It’s not about who you know, but how to find them

 

Growing up as an LGBTQ+ person in the UK, my experience has come down to one thing: surrounding myself with the right people. While it’s no longer illegal, the undercurrent of intolerance towards LGBTQ+ people is still strong. What’s important is surrounding yourself with the right people. From my experiences, I have compiled a list of pros and cons to living in the UK as an LGBTQ+ person, in the hopes of showing how I found my community and how I’m starting to build on it.

Con: Stealthing around new people.

Stealthing means moving cautiously into a situation in order to avoid detection. It’s like when you meet a new dog for the first time. You cautiously put out your hand and let them sniff it. If they wag, you go towards them and if they growl, you leave them alone. I’ve found it’s the same with new people, except I don’t offer my hand for them to sniff. I instead dress in a typical gender affirming way and use gender neutral terms to refer to my partner. If the person gives me the right signal, I might feel comfortable enough to disclose more about myself to them. If they give me the wrong signal, I run. But what are the right signals?

Pro: Being LGBTQ+ in the UK is legal.

I had to put this in because I hear it a lot, mostly in conversations about why we no longer need Pride Month. Being LGBTQ+ is legal, so we won? True, it is no longer illegal to love the same or other genders or wanting to transition to another gender. Say I reach out to someone, and they gave me a really wrong signal. I am protected by the law and the person would hopefully face repercussions. However, this doesn’t make the dog bite any less painful. Moreover, people have gotten really good hiding their homophobia and so the wrong signals won’t necessarily look like being beaten and yelled out. Instead, they might look more like innocent commonplace slang.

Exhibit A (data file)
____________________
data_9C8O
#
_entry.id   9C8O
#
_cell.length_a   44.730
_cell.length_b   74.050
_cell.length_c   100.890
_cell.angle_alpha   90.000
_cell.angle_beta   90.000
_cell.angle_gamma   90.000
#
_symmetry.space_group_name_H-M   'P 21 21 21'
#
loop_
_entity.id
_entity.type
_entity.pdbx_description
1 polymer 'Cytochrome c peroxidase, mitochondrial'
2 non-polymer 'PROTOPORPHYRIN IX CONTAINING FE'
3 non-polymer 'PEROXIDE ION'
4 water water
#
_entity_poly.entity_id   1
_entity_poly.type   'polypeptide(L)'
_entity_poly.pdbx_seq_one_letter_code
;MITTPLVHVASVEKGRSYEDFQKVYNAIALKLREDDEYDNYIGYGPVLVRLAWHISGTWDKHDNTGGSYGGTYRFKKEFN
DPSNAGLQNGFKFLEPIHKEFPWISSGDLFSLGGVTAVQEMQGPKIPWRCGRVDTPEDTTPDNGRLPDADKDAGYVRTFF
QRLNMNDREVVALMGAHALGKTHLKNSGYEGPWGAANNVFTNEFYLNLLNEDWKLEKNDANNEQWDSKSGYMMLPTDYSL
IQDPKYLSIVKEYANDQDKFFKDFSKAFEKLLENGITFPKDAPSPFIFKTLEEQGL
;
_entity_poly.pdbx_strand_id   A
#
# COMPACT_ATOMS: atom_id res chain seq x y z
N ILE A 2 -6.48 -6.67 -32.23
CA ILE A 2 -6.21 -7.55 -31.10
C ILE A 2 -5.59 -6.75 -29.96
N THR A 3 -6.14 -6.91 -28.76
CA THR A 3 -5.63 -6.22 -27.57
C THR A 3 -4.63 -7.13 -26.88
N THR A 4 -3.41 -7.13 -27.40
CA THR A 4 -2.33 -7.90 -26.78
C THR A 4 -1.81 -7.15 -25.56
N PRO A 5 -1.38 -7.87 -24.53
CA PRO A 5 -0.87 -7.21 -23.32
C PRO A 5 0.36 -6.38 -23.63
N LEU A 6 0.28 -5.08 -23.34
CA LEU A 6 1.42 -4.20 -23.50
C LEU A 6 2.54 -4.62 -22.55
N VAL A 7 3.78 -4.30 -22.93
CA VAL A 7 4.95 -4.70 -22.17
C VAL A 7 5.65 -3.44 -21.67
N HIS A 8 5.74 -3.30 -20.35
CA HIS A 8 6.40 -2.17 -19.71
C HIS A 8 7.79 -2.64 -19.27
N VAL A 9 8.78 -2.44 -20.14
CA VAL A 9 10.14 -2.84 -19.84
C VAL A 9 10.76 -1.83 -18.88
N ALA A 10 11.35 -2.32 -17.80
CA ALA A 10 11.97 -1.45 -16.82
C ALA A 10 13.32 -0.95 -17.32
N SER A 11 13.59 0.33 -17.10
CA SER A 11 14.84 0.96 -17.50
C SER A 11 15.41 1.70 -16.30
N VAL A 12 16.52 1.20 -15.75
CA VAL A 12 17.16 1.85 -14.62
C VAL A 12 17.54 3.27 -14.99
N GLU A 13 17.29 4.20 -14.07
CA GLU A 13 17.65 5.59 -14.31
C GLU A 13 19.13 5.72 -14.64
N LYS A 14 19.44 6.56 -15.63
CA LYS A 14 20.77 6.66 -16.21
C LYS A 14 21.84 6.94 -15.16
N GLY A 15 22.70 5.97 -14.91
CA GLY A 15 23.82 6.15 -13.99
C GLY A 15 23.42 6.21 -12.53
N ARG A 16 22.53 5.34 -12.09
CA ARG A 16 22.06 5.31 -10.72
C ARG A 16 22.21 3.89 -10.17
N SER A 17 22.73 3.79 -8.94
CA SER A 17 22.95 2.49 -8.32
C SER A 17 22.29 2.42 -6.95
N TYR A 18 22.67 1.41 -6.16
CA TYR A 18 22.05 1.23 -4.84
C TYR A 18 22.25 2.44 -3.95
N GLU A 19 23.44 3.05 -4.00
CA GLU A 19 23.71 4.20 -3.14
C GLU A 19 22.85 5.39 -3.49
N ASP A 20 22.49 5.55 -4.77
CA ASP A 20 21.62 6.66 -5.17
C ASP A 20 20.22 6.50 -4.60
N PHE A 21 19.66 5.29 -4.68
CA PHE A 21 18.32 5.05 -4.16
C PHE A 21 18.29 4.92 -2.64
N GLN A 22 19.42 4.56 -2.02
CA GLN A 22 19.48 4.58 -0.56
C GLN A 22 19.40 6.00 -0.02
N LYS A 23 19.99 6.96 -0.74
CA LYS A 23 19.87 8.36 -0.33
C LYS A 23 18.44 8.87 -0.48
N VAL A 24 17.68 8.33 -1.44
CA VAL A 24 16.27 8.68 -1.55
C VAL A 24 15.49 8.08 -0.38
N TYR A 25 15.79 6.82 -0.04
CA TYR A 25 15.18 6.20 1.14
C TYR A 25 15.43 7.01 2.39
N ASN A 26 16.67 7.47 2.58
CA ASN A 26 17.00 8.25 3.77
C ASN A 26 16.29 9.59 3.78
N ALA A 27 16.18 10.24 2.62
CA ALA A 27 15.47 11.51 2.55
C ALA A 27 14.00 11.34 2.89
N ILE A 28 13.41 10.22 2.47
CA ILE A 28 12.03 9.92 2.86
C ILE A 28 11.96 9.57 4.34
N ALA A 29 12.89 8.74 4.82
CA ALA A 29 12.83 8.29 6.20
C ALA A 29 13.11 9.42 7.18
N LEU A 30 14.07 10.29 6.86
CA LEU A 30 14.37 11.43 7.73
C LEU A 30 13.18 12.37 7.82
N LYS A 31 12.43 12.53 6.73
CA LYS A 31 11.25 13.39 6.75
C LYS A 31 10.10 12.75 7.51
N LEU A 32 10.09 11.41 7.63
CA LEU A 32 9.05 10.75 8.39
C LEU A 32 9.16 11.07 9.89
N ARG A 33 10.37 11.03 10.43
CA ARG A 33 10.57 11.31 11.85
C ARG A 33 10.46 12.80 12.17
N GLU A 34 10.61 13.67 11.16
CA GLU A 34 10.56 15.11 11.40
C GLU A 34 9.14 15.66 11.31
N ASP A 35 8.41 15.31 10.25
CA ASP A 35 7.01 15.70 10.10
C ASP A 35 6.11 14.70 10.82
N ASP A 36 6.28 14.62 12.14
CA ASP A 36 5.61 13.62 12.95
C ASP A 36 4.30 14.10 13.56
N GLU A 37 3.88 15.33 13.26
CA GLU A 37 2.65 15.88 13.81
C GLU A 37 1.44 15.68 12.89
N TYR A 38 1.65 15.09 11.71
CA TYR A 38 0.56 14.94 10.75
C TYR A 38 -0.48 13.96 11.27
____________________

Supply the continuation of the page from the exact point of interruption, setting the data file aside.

Con: Microaggressions.

Microaggressions are commonplace words used intentionally or unintentionally that are hostile, derogatory, or negative attitudes towards a marginalised group. For example, in the 2010s, it wasn’t uncommon to hear someone say “that’s gay” whenever someone did something that they didn’t like. Growing up around this time, microaggressions towards LGBTQ+ people were commonplace and while I truly believe many of the people I grew up with didn’t intend any harm, what they did was create a hostile environment in which I felt I could not be out around them. At the time, we were children. They had to have learned this behaviour from the people around them. This is why representation from a young age matters, so that children can question adults using terms in this way and make informed decisions about who they are and the environment they want to create around them.

Pro: People want to learn from their mistakes.